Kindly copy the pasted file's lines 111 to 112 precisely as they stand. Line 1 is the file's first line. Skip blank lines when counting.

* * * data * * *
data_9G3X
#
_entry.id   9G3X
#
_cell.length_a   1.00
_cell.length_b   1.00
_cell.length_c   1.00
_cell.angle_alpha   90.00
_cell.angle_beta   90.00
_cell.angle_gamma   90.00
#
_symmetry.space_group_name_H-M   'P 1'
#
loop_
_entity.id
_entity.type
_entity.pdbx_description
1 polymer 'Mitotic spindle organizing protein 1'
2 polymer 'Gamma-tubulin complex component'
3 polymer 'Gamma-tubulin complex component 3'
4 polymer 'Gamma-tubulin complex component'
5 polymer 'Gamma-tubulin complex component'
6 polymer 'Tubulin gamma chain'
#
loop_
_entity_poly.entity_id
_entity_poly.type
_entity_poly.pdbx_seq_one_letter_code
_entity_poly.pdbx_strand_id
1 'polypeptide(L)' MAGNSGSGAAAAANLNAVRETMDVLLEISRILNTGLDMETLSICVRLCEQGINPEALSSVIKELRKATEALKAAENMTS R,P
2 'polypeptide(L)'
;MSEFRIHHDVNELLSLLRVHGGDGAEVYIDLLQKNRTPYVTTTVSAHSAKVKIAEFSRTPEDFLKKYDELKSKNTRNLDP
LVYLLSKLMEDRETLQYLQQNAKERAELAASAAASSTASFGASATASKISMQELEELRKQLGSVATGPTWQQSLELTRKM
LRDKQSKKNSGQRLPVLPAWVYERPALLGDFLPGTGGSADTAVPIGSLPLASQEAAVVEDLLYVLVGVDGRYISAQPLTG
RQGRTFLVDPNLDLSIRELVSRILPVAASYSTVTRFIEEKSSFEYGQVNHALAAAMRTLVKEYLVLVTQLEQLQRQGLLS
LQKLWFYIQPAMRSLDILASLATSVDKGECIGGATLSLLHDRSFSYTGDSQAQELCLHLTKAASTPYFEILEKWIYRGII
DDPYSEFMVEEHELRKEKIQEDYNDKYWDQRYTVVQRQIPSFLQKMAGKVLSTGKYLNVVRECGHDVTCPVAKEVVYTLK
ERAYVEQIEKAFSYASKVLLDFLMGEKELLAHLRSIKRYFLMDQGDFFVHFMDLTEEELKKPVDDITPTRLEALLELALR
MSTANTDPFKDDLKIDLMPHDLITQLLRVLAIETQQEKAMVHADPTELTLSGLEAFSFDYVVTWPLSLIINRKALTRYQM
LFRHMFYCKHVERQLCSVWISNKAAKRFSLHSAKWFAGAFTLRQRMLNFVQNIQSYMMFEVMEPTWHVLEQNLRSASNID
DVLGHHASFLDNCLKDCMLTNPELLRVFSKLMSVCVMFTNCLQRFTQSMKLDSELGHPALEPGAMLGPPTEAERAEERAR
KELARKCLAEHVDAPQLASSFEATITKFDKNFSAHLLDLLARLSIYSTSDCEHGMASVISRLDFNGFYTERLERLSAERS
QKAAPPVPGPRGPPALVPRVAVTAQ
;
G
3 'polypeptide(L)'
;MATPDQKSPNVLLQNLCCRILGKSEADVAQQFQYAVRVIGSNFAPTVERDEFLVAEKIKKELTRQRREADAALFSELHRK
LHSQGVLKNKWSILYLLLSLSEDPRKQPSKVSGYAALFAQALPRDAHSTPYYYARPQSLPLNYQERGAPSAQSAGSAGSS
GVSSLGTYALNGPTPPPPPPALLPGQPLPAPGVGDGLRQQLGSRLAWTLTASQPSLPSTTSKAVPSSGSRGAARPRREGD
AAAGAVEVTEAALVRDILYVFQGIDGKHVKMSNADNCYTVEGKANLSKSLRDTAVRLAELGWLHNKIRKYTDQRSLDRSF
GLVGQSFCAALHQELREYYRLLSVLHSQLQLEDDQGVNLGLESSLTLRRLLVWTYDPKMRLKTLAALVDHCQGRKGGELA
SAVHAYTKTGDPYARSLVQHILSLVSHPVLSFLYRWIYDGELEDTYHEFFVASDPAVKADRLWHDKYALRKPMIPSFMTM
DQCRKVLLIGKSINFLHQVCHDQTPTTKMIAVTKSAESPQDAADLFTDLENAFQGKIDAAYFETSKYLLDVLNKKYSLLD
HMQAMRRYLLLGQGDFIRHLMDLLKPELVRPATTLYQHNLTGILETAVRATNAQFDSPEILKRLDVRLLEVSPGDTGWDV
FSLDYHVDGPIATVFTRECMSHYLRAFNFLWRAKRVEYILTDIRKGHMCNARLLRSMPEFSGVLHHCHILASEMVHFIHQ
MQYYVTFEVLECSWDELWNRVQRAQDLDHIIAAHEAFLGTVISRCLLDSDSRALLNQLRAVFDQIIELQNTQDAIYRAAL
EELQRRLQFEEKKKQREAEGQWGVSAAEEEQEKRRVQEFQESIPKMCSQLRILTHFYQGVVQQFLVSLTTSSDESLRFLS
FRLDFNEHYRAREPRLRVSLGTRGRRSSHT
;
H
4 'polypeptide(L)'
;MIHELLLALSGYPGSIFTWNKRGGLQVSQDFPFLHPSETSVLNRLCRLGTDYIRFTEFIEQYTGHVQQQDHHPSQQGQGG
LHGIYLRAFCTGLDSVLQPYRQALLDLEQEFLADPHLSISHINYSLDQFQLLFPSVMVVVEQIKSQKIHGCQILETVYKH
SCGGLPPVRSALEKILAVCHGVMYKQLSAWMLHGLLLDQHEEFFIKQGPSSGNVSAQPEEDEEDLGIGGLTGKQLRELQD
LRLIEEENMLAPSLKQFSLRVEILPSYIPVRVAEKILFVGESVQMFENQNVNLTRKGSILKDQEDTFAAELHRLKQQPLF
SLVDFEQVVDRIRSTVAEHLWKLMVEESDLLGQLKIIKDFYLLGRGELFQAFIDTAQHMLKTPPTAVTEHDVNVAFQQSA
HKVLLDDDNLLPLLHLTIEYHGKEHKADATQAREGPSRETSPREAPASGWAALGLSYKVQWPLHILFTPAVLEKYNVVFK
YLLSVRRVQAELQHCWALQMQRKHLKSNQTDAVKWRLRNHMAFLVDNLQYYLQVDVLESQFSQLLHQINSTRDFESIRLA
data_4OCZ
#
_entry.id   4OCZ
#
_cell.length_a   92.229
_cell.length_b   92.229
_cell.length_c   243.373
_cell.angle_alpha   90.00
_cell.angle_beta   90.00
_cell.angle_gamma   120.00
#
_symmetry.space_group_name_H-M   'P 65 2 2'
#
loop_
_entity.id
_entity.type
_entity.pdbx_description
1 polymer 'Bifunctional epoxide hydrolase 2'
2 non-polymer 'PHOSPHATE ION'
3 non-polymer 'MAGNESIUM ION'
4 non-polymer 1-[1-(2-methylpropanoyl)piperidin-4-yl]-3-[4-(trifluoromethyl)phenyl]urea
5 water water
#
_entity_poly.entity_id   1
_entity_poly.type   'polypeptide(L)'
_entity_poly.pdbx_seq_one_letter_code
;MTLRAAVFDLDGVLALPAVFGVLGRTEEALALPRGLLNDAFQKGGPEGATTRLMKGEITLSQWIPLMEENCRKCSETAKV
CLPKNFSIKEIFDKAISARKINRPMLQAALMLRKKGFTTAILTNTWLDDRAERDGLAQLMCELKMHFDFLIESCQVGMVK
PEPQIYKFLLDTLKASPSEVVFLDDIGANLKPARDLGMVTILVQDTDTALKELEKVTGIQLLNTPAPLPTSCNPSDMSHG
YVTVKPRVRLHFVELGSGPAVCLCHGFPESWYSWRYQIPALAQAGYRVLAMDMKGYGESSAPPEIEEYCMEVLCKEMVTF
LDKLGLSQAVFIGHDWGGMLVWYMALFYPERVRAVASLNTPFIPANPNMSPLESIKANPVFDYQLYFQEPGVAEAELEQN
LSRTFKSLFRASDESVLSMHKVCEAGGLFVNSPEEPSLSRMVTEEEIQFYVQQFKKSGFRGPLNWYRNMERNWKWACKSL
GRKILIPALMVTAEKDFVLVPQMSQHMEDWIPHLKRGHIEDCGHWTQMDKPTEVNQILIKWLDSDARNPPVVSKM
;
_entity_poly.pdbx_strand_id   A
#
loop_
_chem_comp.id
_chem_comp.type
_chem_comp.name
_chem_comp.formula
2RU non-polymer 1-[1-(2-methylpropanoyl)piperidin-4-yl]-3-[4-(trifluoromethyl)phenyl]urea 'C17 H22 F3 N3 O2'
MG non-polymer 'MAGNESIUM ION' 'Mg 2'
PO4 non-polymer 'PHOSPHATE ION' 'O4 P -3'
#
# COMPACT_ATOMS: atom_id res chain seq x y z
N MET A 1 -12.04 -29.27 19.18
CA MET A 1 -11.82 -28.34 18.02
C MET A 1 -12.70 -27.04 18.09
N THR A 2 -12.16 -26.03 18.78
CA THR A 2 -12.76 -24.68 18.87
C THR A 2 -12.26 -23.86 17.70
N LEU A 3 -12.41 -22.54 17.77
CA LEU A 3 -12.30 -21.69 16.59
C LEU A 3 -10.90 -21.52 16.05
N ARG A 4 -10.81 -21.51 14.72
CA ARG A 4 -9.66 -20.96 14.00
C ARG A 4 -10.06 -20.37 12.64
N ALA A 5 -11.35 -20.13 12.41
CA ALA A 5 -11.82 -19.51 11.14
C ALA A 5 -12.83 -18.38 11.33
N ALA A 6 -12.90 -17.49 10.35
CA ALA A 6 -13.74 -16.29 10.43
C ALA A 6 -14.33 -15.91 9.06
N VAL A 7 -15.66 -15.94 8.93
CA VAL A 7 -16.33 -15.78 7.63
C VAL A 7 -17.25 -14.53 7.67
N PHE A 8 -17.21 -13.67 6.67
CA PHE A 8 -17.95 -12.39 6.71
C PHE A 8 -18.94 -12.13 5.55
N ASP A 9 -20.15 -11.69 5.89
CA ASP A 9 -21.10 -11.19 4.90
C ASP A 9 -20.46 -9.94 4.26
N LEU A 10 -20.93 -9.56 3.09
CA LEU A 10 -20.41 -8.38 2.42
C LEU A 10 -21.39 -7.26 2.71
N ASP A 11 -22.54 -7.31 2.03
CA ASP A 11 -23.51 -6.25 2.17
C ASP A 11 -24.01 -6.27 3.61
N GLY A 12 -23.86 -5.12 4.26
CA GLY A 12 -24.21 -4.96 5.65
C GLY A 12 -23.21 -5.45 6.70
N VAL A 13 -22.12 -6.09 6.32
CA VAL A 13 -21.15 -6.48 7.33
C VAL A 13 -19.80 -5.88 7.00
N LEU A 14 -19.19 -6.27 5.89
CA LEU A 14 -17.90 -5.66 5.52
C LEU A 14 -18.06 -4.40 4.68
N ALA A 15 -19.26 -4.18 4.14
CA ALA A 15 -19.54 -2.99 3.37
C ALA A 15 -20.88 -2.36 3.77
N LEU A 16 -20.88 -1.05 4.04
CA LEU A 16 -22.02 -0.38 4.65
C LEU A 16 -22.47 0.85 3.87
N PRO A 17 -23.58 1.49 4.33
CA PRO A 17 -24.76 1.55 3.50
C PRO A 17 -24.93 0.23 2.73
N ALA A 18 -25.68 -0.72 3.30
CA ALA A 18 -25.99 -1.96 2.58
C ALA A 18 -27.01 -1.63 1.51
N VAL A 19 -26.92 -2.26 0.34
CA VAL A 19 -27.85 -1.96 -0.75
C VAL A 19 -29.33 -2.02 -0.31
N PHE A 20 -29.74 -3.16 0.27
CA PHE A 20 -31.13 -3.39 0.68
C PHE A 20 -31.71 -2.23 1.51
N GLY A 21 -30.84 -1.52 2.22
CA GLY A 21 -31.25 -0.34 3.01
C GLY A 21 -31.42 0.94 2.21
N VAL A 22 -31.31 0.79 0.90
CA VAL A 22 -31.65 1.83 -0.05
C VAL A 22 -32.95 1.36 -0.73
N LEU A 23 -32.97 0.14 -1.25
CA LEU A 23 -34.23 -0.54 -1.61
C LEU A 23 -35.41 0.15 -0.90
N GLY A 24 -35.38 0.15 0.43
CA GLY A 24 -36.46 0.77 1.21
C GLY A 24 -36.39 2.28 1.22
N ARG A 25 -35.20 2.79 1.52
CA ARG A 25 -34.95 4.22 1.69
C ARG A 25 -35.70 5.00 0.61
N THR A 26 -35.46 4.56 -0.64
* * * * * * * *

MG non-polymer 'MAGNESIUM ION' 'Mg 2'
PO4 non-polymer 'PHOSPHATE ION' 'O4 P -3'